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Written by: Mike Yang

The ransomware scourge is beginning to creep, ever so slightly, into the Apple ecosystem, as researchers have discovered a new service hosted on the Tor network that will develop custom ransomware samples for buyers on demand.
The ransomware as a service model is not new, but this is believed to be the first one that targets macOS specifically. In order to gain access to the ransomware, a buyer would need to locate the portal on the Tor network and then get in touch with the creator via email. Weirdly, in their email response to inquiries, the MacRansom creators claim to be legitimate security researchers who saw a market need and decided to address it.
“We are engineers at Yahoo and Facebook. During our years as security researchers we found that there lacks sophisticated malewares [sic] for Mac users,” the email says, according to a post by Rommel Joven and Wayne Chin Yick Low of Fortinet, who analyzed the MacRansom malware
“We believed people were in need of such programs on MacOS, so we made these tools available for free. Unlike most hackers on the darknet, we are professional developers with extensive experience in software development and vast interest in surveillance. You can depend on our software as billions of users world-wide rely on our clearnet products.”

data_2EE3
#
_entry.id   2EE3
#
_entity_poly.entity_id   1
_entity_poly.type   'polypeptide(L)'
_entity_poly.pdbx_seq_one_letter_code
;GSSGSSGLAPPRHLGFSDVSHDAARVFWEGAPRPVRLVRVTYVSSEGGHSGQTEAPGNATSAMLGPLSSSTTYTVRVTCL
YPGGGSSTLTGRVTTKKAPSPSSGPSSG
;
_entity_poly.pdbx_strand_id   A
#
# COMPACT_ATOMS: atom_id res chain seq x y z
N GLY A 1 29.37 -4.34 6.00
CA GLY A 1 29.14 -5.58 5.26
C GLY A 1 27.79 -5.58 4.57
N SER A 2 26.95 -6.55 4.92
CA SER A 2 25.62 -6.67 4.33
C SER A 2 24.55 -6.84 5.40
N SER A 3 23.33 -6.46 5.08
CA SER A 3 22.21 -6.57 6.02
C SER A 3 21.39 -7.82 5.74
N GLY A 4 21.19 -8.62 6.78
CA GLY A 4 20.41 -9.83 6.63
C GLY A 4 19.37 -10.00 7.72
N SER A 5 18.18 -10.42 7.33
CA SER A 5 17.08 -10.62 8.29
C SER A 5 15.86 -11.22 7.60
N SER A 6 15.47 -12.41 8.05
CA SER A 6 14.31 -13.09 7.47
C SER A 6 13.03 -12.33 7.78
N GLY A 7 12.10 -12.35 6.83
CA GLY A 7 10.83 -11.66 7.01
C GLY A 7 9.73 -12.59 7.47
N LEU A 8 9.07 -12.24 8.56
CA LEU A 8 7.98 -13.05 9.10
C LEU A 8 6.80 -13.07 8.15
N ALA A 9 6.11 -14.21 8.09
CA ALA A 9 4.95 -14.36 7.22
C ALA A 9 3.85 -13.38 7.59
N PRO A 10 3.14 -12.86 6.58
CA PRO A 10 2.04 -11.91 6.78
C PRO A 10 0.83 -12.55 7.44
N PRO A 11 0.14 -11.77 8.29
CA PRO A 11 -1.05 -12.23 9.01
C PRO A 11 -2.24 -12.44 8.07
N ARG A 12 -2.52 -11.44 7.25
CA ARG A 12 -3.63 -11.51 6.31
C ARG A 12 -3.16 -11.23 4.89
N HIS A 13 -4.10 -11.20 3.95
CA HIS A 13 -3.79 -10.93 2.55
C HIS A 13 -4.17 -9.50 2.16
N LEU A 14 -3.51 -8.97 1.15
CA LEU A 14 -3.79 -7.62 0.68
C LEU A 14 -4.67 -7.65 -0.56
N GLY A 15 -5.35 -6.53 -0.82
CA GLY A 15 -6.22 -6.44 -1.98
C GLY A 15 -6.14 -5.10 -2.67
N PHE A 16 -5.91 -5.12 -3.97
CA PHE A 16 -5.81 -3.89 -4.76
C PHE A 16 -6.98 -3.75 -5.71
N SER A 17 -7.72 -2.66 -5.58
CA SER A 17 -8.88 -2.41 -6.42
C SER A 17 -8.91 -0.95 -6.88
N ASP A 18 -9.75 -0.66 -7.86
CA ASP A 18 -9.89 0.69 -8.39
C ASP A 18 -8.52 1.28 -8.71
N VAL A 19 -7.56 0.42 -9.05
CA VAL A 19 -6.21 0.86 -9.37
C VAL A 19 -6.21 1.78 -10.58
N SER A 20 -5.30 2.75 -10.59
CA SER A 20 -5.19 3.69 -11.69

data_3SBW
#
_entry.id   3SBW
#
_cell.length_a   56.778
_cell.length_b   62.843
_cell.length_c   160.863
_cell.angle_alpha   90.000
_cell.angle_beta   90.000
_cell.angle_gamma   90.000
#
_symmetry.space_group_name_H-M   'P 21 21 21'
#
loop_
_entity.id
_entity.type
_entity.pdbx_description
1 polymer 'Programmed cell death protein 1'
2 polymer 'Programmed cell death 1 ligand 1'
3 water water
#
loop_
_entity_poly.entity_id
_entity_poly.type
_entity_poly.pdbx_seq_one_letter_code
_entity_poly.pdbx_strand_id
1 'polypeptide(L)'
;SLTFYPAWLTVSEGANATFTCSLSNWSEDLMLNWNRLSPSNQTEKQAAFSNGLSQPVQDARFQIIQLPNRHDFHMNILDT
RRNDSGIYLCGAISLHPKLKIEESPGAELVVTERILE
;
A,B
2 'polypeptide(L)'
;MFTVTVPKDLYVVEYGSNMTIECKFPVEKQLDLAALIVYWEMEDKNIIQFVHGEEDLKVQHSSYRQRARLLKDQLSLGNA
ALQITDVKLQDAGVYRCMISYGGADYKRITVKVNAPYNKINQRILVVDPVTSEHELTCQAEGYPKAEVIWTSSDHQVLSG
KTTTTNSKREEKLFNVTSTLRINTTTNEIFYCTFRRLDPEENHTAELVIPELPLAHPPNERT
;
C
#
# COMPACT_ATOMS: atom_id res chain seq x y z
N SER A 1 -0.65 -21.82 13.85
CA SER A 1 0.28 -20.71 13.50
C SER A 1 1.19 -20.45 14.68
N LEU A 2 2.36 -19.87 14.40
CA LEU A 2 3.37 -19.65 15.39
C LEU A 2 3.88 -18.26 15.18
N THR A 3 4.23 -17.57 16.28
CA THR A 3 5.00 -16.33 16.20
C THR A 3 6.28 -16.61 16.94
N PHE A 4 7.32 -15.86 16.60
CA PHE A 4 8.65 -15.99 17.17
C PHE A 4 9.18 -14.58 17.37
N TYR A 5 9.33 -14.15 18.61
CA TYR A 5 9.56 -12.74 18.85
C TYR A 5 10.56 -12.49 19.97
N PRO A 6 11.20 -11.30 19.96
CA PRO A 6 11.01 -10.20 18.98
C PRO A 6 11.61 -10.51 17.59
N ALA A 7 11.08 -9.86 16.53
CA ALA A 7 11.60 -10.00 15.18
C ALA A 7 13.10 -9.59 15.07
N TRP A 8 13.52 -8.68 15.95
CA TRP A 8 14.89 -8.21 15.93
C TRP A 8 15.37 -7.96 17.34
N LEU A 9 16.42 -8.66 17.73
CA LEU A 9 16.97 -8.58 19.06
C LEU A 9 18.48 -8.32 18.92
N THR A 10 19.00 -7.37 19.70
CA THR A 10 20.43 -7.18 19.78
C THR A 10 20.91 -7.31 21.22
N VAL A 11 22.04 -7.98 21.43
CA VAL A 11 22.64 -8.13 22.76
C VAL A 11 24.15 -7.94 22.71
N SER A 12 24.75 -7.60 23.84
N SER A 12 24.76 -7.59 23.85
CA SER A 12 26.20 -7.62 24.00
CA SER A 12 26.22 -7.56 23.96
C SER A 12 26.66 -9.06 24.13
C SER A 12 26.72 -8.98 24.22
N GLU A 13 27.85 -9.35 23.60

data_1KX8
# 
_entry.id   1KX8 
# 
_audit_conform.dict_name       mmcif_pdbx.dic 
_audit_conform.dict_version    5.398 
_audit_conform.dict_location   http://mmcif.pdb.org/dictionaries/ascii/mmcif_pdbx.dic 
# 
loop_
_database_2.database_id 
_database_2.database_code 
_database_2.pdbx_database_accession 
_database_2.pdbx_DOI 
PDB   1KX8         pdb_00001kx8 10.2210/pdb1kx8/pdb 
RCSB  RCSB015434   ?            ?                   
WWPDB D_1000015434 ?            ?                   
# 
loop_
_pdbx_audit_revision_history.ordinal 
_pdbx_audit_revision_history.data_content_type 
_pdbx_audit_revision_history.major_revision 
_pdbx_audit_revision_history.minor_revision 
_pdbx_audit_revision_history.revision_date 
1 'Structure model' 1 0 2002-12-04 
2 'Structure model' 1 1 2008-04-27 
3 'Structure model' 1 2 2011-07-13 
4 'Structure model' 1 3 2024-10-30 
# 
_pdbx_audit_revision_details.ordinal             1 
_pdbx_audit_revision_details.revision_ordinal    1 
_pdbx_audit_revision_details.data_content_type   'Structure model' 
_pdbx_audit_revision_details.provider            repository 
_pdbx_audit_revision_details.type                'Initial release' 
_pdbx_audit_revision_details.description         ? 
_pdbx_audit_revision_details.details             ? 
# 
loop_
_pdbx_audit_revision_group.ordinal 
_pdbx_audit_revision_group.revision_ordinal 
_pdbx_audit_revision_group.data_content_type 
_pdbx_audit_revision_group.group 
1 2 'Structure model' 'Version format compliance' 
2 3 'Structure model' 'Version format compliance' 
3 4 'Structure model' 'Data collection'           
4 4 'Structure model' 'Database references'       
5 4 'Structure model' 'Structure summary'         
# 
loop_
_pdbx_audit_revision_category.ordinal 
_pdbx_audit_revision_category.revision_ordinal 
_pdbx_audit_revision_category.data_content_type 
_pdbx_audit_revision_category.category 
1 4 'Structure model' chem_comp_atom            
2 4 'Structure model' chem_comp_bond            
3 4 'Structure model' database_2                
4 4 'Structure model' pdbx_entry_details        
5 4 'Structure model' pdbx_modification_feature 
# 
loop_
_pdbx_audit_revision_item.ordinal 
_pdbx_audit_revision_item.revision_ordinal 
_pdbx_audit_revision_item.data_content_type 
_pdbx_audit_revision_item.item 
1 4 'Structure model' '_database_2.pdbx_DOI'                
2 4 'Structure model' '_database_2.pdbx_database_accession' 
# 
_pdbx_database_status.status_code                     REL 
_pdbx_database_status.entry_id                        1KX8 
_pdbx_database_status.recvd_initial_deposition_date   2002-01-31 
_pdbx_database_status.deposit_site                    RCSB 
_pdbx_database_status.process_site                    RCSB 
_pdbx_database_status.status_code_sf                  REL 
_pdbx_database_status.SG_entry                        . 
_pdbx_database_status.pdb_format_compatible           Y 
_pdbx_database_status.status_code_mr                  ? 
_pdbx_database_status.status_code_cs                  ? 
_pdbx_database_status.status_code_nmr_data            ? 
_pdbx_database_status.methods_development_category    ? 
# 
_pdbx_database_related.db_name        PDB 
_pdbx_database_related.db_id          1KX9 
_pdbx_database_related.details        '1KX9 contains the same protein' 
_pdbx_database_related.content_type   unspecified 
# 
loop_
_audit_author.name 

By corresponding with the ransomware creators over email, the researchers learned that they could specify the date and time when they’d like the ransomware to execute, as well as the ransom amount. After agreeing on the date and ransom amount, the researchers received the ransomware sample and began analyzing it. What they found was a relatively amateurish piece of malware, but one that could do some damage nonetheless.
MacRansom performs several anti-analysis checks, which is common for ransomware, and then copies itself to a specific location on the hard drive and waits for the execution time. Once that time comes, the ransomware begins its encryption routine. The malware only can encrypt 128 files and it uses a hardcoded key to encrypt the victim’s files.
“A remarkable thing we observed when reverse-engineering the encryption/decryption algorithm is that the TargetFileKey is permuted with a random generated number.  In other words, the encrypted files can no longer be decrypted once the malware has terminated – the TargetFileKey will be freed from program’s memory and hence it becomes more challenging to create a decryptor or recovery tool to restore the encrypted files,” Joven and Low said.
“Moreover, it doesn’t have any function to communicate with any C&C server for the TargetFileKey meaning there is no readily available copy of the key to decrypt the files. However, it is still technically possible to recover the TargetFileKey. One of the known techniques is to use a brute-force attack. It should not take very long for a modern CPU to brute-force an 8-byte long key when the same key is used to encrypt known files with predictable file’s contents. Nevertheless, we are still skeptical of the author’s claim to be able to decrypt the hijacked files, even assuming that the victims sent the author an unknown random file, as shown in Figure 12 ‘Ransom Note,’ which is not entirely true.”
Joven and Low said that while the MacRansom malware isn’t nearly as sophisticated as other pieces of macOS ransomware, it still poses a threat to users, especially given the ransomware-as-a-service model. That distribution mode potentially makes the ransomware available to a wide audience without any expertise or technical knowledge.
CC By license image by Quentin Meulepas